Should you do lots of squats and leg presses? Not really. Leg strength is important in cycling, no doubt, but (road) cycling is first and foremost an endurance sport. When you lift weights, you are building skeletal muscle mass and recruiting fast twitch (type II) muscle fibers. Cycling is an endurance sport, requiring slow twitch (type I) muscle fibers. Type 1 muscle fibers derive their energy from your oxidative metabolism: that is, they require oxygen--they are part of your "aerobic metabolism," that is, the production of energy fuel, ATP, using oxygen as a key ingredient. Fast twitch muscles are reliant on anaerobic metabolism, and thus fatigue much faster. If your legs muscles are primarily type II, then they will be very explosive at the start of the race, but they tire quickly, leaving you huffing and puffing, in want of more oxygen, very quickly into the race. Anaerobic metabolism simply cannot be sustained for that long; you need to have a good, efficient aerobic metabolism. This means you need to improve your lung capacity and your cardiac endurance, even more than your overall leg power, to do well in cycling. Think of your muscles like your brain: if the body can't deliver oxygenated blood to them, they don't do so well. This is what happens to people when not enough oxygen gets to their brains:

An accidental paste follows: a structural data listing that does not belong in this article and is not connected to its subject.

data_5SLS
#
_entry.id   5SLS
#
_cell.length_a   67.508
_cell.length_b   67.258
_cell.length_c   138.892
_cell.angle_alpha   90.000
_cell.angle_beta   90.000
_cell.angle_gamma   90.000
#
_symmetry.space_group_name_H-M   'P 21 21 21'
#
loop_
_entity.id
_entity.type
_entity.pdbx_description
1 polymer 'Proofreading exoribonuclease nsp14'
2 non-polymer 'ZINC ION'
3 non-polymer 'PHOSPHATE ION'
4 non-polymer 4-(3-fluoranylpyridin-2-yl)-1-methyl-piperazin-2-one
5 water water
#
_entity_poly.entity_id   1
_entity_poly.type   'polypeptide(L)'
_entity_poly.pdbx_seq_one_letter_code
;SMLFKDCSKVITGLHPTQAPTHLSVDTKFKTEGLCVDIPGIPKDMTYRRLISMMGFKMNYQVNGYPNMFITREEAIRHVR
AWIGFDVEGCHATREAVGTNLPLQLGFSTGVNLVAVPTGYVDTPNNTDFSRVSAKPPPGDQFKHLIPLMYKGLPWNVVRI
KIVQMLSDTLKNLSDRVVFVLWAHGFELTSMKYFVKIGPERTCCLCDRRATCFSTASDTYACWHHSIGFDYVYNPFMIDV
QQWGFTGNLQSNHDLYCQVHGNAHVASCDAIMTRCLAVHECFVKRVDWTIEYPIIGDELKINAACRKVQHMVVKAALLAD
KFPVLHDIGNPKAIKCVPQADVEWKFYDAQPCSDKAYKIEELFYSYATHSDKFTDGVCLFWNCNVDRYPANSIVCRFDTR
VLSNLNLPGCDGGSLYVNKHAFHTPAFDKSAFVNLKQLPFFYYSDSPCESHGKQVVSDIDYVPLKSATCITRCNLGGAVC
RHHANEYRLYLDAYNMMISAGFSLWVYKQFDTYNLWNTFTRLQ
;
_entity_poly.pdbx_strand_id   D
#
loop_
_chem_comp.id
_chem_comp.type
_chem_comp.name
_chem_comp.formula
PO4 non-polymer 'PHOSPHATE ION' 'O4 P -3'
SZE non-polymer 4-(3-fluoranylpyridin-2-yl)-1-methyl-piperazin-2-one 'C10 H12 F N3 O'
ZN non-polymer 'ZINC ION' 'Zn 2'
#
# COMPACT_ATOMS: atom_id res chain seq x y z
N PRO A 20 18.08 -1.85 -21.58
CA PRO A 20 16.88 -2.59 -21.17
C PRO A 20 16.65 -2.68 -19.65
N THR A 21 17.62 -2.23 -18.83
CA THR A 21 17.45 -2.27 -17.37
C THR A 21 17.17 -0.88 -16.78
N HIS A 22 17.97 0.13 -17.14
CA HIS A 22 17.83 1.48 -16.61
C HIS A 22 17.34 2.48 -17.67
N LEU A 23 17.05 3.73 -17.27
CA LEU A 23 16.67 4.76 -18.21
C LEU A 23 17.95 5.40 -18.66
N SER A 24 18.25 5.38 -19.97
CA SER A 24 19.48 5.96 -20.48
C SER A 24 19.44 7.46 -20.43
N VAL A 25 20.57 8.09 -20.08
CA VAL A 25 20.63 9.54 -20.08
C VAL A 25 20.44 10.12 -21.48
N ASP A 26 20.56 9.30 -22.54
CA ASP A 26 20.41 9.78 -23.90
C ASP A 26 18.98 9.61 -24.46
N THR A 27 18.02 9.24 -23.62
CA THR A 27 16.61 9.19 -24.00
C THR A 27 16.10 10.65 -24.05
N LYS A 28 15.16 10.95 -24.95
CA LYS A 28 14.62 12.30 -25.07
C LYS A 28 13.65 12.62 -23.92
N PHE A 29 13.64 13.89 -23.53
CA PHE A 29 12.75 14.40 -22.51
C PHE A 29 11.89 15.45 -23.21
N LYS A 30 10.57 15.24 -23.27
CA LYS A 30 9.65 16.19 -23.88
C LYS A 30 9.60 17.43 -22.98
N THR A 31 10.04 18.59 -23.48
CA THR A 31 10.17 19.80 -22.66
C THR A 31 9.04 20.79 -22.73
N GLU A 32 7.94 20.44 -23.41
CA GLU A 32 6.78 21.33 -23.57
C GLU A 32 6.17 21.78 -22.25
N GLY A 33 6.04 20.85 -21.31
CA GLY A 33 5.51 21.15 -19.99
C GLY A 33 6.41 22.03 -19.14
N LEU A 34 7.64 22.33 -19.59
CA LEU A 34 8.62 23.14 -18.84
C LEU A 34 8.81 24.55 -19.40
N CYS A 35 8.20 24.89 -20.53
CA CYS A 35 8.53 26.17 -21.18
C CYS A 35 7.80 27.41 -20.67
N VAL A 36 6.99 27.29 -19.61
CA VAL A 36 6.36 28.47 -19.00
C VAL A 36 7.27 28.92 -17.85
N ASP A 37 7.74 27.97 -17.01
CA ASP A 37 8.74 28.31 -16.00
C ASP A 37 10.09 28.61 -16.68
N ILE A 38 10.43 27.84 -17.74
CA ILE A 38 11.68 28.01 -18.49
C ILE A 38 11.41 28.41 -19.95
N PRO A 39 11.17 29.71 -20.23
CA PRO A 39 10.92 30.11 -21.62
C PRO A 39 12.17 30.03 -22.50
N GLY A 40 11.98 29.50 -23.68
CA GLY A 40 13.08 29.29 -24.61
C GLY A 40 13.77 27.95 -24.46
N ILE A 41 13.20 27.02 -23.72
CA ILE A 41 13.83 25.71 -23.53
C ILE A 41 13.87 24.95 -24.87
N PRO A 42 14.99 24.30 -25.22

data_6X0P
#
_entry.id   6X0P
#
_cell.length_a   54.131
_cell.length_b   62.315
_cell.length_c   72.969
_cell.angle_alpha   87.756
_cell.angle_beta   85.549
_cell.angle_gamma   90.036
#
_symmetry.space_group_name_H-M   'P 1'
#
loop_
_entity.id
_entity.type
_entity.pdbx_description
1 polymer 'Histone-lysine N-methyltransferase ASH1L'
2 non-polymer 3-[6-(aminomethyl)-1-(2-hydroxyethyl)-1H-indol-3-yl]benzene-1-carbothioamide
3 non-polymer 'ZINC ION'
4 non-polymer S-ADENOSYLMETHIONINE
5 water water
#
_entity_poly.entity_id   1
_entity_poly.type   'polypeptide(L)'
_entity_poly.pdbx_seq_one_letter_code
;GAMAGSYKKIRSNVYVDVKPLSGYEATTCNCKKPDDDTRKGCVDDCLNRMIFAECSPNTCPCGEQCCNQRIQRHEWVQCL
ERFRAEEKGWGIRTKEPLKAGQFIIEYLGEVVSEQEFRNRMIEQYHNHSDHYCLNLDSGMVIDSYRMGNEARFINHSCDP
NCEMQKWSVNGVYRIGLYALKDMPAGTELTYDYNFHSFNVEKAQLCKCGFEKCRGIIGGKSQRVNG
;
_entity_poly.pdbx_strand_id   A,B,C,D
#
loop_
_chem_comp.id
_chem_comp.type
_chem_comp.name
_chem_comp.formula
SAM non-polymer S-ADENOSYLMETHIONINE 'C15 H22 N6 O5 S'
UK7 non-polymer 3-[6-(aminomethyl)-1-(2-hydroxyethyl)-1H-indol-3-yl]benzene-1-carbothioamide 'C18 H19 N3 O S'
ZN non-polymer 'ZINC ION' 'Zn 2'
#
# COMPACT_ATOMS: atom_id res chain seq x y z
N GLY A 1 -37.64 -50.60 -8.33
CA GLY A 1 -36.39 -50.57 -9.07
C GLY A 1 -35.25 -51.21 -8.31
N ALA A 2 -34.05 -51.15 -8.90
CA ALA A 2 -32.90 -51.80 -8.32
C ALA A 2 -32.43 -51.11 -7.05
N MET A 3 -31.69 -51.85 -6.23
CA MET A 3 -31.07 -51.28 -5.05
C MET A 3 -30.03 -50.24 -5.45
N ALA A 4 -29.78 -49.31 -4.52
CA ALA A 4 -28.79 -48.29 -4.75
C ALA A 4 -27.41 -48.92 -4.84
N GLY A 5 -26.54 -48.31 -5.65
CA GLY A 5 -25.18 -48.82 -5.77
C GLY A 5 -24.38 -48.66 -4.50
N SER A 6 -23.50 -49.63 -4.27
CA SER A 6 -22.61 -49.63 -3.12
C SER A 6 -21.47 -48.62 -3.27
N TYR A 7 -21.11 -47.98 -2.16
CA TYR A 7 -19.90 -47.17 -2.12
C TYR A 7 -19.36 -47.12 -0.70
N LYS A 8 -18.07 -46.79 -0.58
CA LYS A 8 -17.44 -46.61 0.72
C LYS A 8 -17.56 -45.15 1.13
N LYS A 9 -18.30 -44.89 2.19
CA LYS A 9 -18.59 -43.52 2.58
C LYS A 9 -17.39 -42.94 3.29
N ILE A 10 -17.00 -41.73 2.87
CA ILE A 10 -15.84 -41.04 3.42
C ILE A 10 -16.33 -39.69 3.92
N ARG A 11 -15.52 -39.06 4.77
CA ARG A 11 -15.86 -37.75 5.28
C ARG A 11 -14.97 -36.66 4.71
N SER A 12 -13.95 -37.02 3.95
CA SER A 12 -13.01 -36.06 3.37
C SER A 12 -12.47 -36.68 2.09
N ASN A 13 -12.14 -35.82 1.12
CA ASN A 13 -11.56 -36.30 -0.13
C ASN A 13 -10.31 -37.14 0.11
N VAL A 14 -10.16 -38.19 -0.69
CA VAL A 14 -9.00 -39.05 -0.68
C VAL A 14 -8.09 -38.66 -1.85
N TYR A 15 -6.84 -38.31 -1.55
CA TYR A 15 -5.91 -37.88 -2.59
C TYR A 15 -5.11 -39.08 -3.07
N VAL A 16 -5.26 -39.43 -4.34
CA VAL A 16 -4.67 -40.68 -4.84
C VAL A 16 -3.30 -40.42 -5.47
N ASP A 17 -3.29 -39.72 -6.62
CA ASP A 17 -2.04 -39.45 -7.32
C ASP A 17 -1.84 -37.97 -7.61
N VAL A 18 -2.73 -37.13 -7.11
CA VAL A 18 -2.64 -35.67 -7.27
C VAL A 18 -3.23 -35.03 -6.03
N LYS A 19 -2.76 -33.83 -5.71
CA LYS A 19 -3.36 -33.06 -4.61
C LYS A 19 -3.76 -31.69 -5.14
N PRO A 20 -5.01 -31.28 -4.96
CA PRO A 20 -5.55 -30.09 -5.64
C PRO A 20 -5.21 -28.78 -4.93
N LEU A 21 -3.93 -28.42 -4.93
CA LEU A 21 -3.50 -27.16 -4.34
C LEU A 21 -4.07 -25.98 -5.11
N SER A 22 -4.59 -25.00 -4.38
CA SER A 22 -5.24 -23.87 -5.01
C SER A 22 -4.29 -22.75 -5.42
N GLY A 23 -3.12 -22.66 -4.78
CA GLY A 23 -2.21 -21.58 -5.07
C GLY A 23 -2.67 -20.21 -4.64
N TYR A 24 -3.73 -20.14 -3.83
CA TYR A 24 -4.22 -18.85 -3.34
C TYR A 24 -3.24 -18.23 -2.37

So before worrying about overall leg strength, start thinking about building up your cardiac and respiratory endurance.

That said--lifting can play an important role in your cycling training. But save that topic for another day.

Should you bother training at all? Like all answers this one begins with: That depends. If you just want to show up on weekends, have a blast, goof off, and get a little bit of fresh air, then no, really, you don't need to train much. A reasonably fit person who rides a few E races each weekend will probably be fast enough by the end of the year to move up a category. Racing is training, after all--just way more fun. And it's some of the best training you can get. I call this the "race into shape" mode of training. It can get you pretty far, but once you start getting into the upper categories, your natural abilities don't cut it. You'd be hard pressed to find a category B or higher rider who doesn't spend at least 1 other day of the week on the bike outside of race weekends. But the beauty of cycling is that there's something for everyone, from the serious elite racer to the weekend warrior. Decide what you want to be, and plan accordingly.